The opinion of the court was delivered by: Joseph N. Laplante United States District Judge
This case presents several questions, including the identity of the proper party to defend an estate in a civil action, this court's jurisdiction over probate matters, and the adequate pleading of respondeat superior liability. The plaintiff, Josephine Phaneuf, suffered severe and permanent injuries in a collision between her motor vehicle and one driven by Daniel Hammerstad--who, Phanuef alleges, was intoxicated at the time. Phaneuf's efforts to obtain compensation for her injuries, however, have been complicated by Hammerstad's own death in the collision. No estate has been opened. Instead, acting on Phaneuf's petition, the Rockingham County Superior Court has appointed Michael Ortlieb, an attorney, as Hammerstad's guardian ad litem under N.H. Rev. Stat. Ann. § 260:68.
Phaneuf then commenced this action here against Ortlieb, in his capacity as Hammerstad's guardian ad litem, and three other defendants, seeking to recover the damages she suffered in the collision. Two of the other defendants are restaurants that allegedly served alcohol to Hammerstad on the night of the collision even though, Phaneuf claims, they knew or should have known of his intoxication. The third additional defendant is Diane Maurais; Phaneuf alleges that Maurais is vicariously liable for Hammerstad's negligence because he "was operating his vehicle while performing errands on behalf of and/or acting for the benefit" of Maurais. This court has jurisdiction under 28 U.S.C. § 1332(a)(1) (diversity), because Phaneuf is a citizen of Massachusetts, and the defendants are citizens of New Hampshire.
Phaneuf has since moved for an order declaring that Ortlieb, by virtue of his appointment as guardian ad litem, has the power to represent Hammerstad's interests in this matter. This motion also seeks leave to file an amended complaint, see Fed. R. Civ. P. 15(a)(2),*fn1 naming as an additional defendant either United States Automobile Association (which insured the vehicle that Hammerstad was driving at the time of the collision) or Rita Hammerstad (who is named, in Hammerstad's will, as the executor of his estate). Ortlieb, however, opposes this relief, and moves to dismiss the complaint for failure to state a claim against him. See Fed. R. Civ. P. 12(b)(6). Ortlieb argues that his authority as Hammerstad's guardian ad litem under § 260:68 is limited to accepting service of process, and that only an administrator appointed by the Probate Division of the Circuit Court can represent Hammerstad's estate here. While acknowledging that his counsel in this action "has been asked by USAA to represent the interests" of Hammerstad's estate here, Ortlieb further argues that USAA is not a proper defendant, nor, for that matter, is Rita Hammerstad, who appears to have abandoned her initial efforts to secure appointment as the administrator of the estate. Finally, Maurais has also moved to dismiss, arguing that the complaint fails to state a plausible claim of respondeat superior against her.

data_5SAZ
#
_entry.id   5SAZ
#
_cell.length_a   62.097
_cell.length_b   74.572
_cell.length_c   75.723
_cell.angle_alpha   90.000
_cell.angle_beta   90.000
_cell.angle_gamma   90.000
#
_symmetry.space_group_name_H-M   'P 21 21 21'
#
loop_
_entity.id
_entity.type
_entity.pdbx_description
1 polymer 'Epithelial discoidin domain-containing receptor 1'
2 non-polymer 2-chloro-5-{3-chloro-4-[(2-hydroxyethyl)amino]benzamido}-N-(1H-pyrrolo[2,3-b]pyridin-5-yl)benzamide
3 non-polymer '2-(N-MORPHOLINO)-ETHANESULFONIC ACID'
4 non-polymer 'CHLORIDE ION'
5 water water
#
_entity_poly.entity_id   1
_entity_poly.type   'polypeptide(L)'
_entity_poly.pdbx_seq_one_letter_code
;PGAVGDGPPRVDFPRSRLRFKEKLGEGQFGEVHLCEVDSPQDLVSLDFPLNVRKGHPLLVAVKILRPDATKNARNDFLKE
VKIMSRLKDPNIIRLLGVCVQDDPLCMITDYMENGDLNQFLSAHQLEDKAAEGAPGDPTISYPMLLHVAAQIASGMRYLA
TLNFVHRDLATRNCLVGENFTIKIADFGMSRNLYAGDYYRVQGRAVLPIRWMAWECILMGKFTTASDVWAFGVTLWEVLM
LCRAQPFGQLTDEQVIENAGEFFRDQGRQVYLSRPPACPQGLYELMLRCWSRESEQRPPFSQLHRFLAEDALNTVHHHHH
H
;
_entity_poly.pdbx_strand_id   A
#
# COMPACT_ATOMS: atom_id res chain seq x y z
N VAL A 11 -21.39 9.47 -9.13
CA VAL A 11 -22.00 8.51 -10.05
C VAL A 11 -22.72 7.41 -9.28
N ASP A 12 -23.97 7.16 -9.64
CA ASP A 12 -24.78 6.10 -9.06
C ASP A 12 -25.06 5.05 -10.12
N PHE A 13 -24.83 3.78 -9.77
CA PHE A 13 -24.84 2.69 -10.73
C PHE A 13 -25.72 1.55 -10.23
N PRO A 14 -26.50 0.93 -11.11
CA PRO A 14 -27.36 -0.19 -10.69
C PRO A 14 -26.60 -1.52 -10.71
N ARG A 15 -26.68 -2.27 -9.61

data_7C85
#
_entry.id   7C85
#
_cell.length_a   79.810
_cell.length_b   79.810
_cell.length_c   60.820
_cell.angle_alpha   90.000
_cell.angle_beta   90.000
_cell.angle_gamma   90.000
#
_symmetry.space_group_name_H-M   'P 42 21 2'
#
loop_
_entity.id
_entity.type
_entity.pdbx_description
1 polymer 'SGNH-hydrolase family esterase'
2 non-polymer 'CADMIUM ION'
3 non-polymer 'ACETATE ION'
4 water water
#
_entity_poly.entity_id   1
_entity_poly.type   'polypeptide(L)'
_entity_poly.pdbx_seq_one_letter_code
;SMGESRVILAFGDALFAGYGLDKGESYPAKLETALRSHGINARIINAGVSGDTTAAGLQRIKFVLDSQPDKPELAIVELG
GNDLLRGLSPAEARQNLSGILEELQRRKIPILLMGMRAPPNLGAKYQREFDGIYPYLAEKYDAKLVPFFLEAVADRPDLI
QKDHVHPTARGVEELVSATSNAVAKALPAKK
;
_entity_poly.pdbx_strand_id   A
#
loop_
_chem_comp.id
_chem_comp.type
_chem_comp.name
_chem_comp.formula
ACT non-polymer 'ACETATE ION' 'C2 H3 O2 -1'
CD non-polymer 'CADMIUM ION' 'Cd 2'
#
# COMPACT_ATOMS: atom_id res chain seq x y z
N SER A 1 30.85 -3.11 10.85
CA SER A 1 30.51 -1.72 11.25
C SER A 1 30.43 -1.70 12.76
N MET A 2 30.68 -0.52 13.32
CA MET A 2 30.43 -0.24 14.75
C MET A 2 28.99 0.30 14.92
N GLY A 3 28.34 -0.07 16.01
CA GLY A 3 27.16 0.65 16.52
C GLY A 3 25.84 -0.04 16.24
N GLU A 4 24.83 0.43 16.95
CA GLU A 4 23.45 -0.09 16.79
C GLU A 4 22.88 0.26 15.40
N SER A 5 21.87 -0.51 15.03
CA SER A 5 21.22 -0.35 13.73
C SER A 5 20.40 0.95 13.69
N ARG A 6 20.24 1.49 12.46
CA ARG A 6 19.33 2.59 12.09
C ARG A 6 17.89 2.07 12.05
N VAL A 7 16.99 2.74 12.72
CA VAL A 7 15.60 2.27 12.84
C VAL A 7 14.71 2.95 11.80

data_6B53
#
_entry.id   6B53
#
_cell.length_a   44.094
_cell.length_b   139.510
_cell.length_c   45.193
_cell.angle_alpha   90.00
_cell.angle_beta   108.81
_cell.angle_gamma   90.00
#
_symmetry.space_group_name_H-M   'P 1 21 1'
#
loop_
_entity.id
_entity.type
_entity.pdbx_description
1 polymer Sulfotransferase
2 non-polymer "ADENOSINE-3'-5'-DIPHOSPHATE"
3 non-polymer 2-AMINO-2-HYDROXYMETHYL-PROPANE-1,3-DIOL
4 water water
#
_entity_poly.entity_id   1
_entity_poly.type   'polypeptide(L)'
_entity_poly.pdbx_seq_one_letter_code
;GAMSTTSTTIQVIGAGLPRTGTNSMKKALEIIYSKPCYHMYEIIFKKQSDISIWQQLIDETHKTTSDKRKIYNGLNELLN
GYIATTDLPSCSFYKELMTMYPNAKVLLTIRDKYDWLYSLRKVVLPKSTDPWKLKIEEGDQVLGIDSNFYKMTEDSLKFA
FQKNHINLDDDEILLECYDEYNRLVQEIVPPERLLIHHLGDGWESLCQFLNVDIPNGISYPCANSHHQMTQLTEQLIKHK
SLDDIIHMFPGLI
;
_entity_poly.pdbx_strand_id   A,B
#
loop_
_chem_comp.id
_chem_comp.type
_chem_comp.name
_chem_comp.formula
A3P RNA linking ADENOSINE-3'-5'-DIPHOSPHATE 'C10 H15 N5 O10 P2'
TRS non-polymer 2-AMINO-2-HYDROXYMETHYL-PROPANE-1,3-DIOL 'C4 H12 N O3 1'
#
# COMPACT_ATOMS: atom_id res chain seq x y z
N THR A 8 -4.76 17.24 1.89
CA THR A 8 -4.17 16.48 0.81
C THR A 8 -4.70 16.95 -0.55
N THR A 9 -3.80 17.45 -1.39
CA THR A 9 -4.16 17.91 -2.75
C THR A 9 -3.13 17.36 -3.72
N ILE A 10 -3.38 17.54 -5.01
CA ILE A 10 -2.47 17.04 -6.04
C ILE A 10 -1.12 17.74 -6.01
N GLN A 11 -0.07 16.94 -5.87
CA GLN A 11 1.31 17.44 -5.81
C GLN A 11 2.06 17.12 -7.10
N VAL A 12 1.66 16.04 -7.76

For the reasons fully explained below, the court denies Phaneuf's motion to declare that Ortlieb represents Hammerstad's interests in this matter, and to amend the complaint, and grants Ortlieb's and Maurais's motions to dismiss. While the court is sympathetic to Phaneuf's situation, it harbors significant doubts about its jurisdiction to grant Ortlieb the authority that she wants him to have, and, in any event, doing so would violate well-established New Hampshire law that "an executor or an administrator is the only proper party to bring or defend actions relating to the personal estate of the deceased."*fn1 Scamman v. Sondheim, 97 N.H. 280, 281 (1952). There is likewise no legitimate basis for naming either USAA or Rita Hammerstad as a defendant. Finally, the complaint's conclusory assertion that Hammerstad "was operating his vehicle while performing errands on behalf of and/or acting for the benefit" of Maurais fails to state a plausible claim for respondeat superior against her.